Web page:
Fort Campbell Army journalist honored in U.S. Capital
May 20, 2011
- A 2nd Brigade Combat Team, 101st Airborne Division Soldier was among those honored at Newseum.
- A rededication of the Journalists Memorial at the Newseum.
- 77 names were added to the towering frosted-glass memorial.
- Staff Sgt. James Hunter is the only military journalist since Vietnam to be honored on the Journalists Memorial.
WASHINGTON, D.C. (May 16,2011) - A 2nd Brigade Combat Team, 101st Airborne Division Soldier was among those honored during a rededication of the Journalists Memorial at the Newseum Monday. Staff Sgt. James P. Hunter, an Army writer and photographer, was killed in Afghanistan last year while telling the Soldier's story.
Hunter has the distinction of being the only military journalist since Vietnam to be honored on the Journalists Memorial.
A total of 59 reporters, photographers, videographers, editors, crew members and news executives who lost their lives in the line of duty in 2010 were honored at the annual event. Another 18 journalists killed in previous years were also memorialized. All 77 names were added to the towering frosted-glass memorial.
"The 77 individuals we honor here today were brought together in a fellowship that none of them would have chosen - a fellowship chosen by their commitment, their courage, and ultimately, their sacrifice," said Chris Wells, former senior vice president of the Freedom Forum, during the rededication. "The common thread that united them all was their commitment to journalism, and the fact that they left us all too soon."
Guest speaker Krishna Bharat, founder of Google News, said the journalists all gave their lives while trying to address a fundamental human problem.
"It can be hard for us to care about people we cannot see, living in conditions we have not experienced, with predicaments we cannot understand," Bharat said.
For Hunter, 25, those people were his fellow Soldiers of 2nd BCT. He was killed by a roadside-bomb attack in Afghanistan June 18, 2010, while covering an infantry squad on patrol in Kandahar for the Fort Campbell Courier.
Sergeant Joe Padula, a friend and one of Hunter's Soldiers, who attended the rededication ceremony, said Hunter was passionate about being on the front lines with the troops and sharing their stories with the American public.
"He would always mentor to me, 'Listen Joe, I need you to understand: to tell the Soldier's story, you must fight by their side,'" Padula said.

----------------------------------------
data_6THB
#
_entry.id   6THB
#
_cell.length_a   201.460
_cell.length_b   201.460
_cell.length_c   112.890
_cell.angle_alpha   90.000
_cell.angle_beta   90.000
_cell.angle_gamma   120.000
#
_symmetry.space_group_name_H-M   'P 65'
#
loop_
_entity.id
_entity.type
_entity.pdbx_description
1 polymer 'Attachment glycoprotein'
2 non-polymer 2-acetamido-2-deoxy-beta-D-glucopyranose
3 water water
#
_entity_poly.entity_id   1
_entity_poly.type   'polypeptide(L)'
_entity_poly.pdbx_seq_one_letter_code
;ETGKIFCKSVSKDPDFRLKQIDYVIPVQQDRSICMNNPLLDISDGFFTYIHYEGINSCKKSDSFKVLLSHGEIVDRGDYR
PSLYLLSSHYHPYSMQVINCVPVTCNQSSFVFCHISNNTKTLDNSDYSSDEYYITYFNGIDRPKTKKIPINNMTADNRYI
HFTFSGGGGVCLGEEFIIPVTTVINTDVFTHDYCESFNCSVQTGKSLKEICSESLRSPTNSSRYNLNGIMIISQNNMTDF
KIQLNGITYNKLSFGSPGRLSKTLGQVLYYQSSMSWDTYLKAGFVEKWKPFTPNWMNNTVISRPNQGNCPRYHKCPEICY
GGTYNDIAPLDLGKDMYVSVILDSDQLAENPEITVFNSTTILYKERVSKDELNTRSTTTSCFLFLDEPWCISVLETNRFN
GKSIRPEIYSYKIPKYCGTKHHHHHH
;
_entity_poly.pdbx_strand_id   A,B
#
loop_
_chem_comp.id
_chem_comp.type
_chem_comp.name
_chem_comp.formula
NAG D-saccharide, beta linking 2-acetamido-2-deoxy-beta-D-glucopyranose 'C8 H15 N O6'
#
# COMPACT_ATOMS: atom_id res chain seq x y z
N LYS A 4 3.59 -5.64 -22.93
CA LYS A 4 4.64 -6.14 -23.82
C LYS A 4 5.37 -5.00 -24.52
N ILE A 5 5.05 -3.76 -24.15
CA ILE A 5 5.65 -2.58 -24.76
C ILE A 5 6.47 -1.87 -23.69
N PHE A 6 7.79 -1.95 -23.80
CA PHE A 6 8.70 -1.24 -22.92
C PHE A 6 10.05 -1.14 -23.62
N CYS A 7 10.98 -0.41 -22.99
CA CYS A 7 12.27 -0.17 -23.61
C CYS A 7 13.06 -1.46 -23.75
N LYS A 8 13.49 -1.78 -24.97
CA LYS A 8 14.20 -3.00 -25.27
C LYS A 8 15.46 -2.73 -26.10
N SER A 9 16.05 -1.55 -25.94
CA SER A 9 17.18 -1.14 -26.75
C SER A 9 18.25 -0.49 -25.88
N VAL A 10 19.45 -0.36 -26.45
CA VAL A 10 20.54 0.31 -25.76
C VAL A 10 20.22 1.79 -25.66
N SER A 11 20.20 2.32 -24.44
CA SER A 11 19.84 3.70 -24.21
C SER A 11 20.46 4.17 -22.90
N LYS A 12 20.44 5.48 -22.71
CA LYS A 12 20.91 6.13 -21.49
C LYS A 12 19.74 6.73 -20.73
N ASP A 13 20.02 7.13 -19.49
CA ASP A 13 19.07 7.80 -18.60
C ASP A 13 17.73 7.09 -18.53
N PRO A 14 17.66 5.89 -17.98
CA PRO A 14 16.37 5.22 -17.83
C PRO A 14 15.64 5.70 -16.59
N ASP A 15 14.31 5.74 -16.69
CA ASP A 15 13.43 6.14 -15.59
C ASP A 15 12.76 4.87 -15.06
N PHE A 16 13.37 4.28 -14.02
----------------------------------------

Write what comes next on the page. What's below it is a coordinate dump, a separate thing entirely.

Susan Bennett, senior vice president of exhibits, programs and media relations for the Newseum, said each candidate goes through a rigorous vetting process.
"One of the stipulations is that they work for an independent news agency," Bennett explained, saying the journalists they consider must have "freedom to write what they see, and report the news without censorship or editorial control by a government."
Since military journalists work for the United States government, many of their news organizations don't qualify, she said.
"But, we look at each case individually, and we thought, in this case, both the publication and [Hunter's] work met the criteria."
Lieutenant Col. Larry Porter, 2nd BCT and Hunter's former supervisor, attended the ceremony and said he understands the perceptions that exist about military journalists.
"Most people think that military journalists and combat correspondents, they just write the story that we want them to write," Porter said.
Padula, also a writer and photographer with the 2nd BCT, said he hopes Hunter's inclusion on the Journalists Memorial opens doors for more military journalists to be taken seriously.
"Army journalists, for whatever reason, they tend to get a little sideswiped," Padula said. "Maybe the media will start publishing us more now. No doubt this is a step in the right direction."
Both Padula and Porter think Hunter would be proud to know that, even in death, he is leading the way for Army journalists.
"Wherever he is right now, I know he's saying, 'See, I'm still showing you guys what you're supposed to be doing,'" Porter said.
"The Sergeant Hunter story," Padula thought, "will be the standard operating procedure for the Army journalists of tomorrow."